12 Good Reasons Public School Teachers Are Quitting Their Jobs in the U.S.
Poor Working Conditions
Typically, low salaries are blamed for teachers leaving the teaching profession in the U.S. But as somebody who has been teaching in public education for almost twenty years, I can tell you that when it comes to reasons teachers quit, low salaries are low on the totem pole.
The main reason teachers quit their jobs is because of the poor working conditions they face every day. Collectively, these poor working conditions make the teaching profession unbearable for even the best educators.
1. They don’t have time to use the bathroom.
Teachers often have to wait two, three, or more hours to use the bathroom. They obviously can't step out of their classroom when students are there, so they have to wait until their planning period or lunch break to relieve themselves.
Urinary tract infections are common among educators.
Moreover, there are usually a handful or fewer faculty restrooms within a school building, so finding an available restroom once they can leave the classroom is the next hurdle.
With fifty or more staff members in each school building, many teachers end up using student restrooms out of necessity.
When educators use student restrooms at the middle and high school levels, they often discover inappropriate student activity going on, which they of course must address, which prevents them from using the john.
I assure you that no staff member wants to use a student restroom! But we often have no choice.
According to the Wall Street Journal, U.S. public education employees had the fastest resignation rate in 2018 since the Department of Labor began its measurements in 2001.
2. Teachers are tired of bad student behavior.
They're tired of being disrespected by students and of the same students continually disrupting class. The worst part is when teachers call home and parents tell them they deal with the same behavior issues at home and don't know what to do about them.
In addition, teachers feel pressured to not send students to the office. Administrators want teachers to handle student behavior problems in the classroom.
Principals are obligated to report their yearly number of office referrals to their district supervisors, and this information impacts their school ratings and image. This understandably puts a lot of pressure on administrators.
However, high teacher turnover can't do much good for the school's image, either.
The truth is, many teachers just keep allowing their students to act out in the classroom, disrupt learning, and be disrespectful, because they have run out of options.
Teachers who do write office referrals when they’ve exhausted all their options are often looked down upon or blackballed by the same administrators who should be supporting them.
3. They don't have enough planning time.
Teacher planning time is often consumed by meetings. Teachers are often asked to attend IEP, eligibility, or other special education meetings during their planning time, or they are meeting with parents, or on the phone with parents during their designated planning times.
This is supposed to be planning time, which means time to plan our lessons for class instruction!
We usually end up doing our lesson planning on our own time—after school and/or on weekends.
Sure, teachers get summers off and breaks during the school year, but if you add up all the hours teachers work outside of their contract time through the course of each school year, it more than balances out.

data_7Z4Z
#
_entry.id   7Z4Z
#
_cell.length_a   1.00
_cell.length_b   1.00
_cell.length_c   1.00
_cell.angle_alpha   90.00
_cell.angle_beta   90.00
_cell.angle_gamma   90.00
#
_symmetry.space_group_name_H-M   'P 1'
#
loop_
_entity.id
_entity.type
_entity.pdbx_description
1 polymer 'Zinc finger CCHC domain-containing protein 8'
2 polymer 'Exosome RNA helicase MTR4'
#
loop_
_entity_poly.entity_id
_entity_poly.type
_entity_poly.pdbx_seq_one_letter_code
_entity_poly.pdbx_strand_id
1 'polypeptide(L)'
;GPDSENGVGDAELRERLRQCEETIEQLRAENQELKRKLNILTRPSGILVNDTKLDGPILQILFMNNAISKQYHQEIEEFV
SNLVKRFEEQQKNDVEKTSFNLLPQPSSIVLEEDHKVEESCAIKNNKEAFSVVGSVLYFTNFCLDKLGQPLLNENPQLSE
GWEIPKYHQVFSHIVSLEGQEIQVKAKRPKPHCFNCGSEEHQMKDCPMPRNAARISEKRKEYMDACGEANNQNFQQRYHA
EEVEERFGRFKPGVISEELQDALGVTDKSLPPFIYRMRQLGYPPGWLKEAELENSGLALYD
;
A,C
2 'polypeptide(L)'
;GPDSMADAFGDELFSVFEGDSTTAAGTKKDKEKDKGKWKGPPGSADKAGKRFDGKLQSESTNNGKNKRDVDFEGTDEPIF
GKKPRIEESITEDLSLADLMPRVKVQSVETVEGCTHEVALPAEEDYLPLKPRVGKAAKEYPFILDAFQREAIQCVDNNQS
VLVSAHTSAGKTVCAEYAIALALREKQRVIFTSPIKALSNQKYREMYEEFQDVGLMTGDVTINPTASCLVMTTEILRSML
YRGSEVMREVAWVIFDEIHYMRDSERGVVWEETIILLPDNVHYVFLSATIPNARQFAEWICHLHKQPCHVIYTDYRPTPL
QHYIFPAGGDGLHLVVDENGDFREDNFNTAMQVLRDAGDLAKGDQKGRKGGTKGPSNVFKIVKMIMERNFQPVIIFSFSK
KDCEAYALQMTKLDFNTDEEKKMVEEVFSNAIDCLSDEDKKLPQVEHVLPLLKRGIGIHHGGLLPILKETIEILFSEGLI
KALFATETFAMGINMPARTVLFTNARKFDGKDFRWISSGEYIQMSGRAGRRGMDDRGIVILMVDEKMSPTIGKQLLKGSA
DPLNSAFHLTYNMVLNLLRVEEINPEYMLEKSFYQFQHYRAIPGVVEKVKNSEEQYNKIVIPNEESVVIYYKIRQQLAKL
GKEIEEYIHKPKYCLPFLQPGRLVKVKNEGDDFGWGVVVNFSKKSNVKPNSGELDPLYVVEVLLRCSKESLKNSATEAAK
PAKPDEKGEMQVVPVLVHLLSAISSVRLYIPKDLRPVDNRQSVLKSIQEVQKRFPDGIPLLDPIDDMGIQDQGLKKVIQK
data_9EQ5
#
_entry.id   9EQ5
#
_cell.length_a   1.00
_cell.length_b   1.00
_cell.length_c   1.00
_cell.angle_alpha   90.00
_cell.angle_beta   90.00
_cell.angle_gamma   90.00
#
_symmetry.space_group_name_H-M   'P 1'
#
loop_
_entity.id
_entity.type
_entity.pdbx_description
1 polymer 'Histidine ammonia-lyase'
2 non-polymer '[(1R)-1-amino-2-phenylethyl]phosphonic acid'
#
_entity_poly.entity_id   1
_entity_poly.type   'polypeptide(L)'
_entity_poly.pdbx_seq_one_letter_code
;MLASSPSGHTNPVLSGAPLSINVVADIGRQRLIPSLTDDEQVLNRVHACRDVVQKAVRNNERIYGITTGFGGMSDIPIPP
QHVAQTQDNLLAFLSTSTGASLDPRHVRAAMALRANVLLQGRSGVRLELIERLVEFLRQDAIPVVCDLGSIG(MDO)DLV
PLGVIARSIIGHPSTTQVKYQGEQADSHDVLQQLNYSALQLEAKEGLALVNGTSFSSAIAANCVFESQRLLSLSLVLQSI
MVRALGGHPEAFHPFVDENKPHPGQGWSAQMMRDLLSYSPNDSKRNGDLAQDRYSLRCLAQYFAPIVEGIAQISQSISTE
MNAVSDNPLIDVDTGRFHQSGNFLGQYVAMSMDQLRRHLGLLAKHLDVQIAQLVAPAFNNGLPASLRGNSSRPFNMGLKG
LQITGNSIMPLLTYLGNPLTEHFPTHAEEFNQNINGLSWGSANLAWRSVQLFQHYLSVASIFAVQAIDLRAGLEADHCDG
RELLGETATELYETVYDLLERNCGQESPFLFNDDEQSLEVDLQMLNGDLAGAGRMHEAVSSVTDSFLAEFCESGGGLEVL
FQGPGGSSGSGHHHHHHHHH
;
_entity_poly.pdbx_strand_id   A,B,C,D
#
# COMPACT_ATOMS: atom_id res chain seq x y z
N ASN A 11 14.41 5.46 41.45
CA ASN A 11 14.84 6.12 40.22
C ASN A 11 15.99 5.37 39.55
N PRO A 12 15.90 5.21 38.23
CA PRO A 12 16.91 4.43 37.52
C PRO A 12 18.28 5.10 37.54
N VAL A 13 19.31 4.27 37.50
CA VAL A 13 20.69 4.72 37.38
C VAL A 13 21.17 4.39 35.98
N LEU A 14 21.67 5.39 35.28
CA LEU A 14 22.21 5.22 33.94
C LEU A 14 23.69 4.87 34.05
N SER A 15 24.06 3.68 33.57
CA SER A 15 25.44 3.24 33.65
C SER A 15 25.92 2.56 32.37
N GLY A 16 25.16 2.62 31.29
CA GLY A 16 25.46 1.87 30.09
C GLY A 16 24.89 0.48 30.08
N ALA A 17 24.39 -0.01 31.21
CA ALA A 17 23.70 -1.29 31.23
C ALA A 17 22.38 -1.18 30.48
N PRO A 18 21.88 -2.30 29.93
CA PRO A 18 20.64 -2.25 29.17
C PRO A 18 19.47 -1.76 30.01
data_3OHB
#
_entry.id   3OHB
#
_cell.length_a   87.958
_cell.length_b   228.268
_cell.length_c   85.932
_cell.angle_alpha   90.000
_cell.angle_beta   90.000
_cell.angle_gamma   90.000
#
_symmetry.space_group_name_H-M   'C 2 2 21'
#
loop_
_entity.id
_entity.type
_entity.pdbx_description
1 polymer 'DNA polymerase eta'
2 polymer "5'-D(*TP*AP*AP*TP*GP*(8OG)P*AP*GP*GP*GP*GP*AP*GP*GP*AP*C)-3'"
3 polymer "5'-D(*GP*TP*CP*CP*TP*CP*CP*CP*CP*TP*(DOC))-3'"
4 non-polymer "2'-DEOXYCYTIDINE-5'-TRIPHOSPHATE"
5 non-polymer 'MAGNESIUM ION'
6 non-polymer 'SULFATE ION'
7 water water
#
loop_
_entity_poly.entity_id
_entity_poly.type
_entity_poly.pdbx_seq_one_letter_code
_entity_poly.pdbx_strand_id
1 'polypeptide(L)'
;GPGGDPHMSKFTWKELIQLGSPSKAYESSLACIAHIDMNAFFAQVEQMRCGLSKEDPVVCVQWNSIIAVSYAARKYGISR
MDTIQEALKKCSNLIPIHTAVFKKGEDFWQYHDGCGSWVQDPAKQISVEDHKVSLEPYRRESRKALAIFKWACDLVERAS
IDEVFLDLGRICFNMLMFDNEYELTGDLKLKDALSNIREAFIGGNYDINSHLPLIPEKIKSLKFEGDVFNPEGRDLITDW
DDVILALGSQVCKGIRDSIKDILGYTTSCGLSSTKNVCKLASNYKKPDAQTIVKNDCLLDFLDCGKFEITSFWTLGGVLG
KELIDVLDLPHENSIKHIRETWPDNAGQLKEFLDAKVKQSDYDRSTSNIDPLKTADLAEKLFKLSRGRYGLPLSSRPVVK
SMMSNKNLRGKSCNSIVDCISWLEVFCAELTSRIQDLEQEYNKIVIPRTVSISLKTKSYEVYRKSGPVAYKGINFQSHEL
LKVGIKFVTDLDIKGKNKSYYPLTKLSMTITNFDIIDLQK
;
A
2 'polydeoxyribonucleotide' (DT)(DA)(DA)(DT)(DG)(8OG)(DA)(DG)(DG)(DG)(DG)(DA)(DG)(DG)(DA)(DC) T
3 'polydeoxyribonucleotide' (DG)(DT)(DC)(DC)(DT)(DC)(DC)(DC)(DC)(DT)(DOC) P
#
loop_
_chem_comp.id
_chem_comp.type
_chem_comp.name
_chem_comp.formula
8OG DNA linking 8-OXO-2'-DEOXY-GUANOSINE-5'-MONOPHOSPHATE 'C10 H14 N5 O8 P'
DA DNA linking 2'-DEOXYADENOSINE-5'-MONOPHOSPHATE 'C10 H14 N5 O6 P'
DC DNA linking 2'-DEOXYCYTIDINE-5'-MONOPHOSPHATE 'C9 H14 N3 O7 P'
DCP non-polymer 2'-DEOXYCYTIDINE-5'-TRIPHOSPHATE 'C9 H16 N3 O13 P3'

Have you considered resigning from your teaching job?
4. Teachers get bullied by their students.
We all know about students bullying students, and even teachers bullying students, but how about students bullying teachers?
Teachers are ridiculed, insulted, and harassed by their own students daily.
Many teachers don’t report it because they’re concerned it could make things worse for them. They’re afraid nobody will believe them or that people will think they somehow encouraged or deserved it.
Many teachers also feel incredibly embarrassed about it. So they just suck it up, keep teaching and pretend it’s not even happening.
5. They are constantly asked to donate money.
Teachers are routinely asked to donate money to support their underprivileged students, such as help pay for their utility bills, contribute to the student holiday shopping fund, or bring in food for families in need.
In addition, they're asked to contribute to the school’s hospitality fund for staff parties and other events, and to help with meals for staff members who are unable to work due to poor health or a family emergency.
There are envelopes constantly going around asking for contributions for this or that.
Some of us are living paycheck to paycheck ourselves and even have second jobs to help make ends meet. We want to help our students and colleagues but we wish our schools would stop asking us for money we don’t have.
6. Instruction is in constant competition with school programs.
There are a ton of school activities competing with instruction every single day.
Announcements throughout the school day bombard teachers and students with information about clubs, sports, programs and events such as spirit week, which may, for example, include wearing a different outfit or specific color clothing each day of the week.
Often these announcements are made in the middle of class which disrupts the flow of our lessons and even leads to behavior problems.
Although many of these activities are positive and promote good causes, they are highly distracting to both students and teachers during instructional time.
Teachers often feel like they're working in a five ring circus.
We want to just focus on teaching, but we don’t dare complain because it goes back to the pressure schools are under to get high ratings and maintain a good image, and the number of programs schools offer to students is a big part of that image.
Many parents want to send their kids to schools where there are a ton of activities, so administrators do their best to comply.
It’s sink or swim for most teachers. Many educators are on medication for stress and anxiety. Others are retiring early or changing careers.
I have compared the systematic expectations of the [teaching] profession to the list of signs of abuse provided by the Domestic Abuse Hotline. If you replace "he" with "public education," it would almost match perfectly with what we are going through all across America.— former South Carolina teacher Sariah McCall, in her resignation letter, Sept. 2018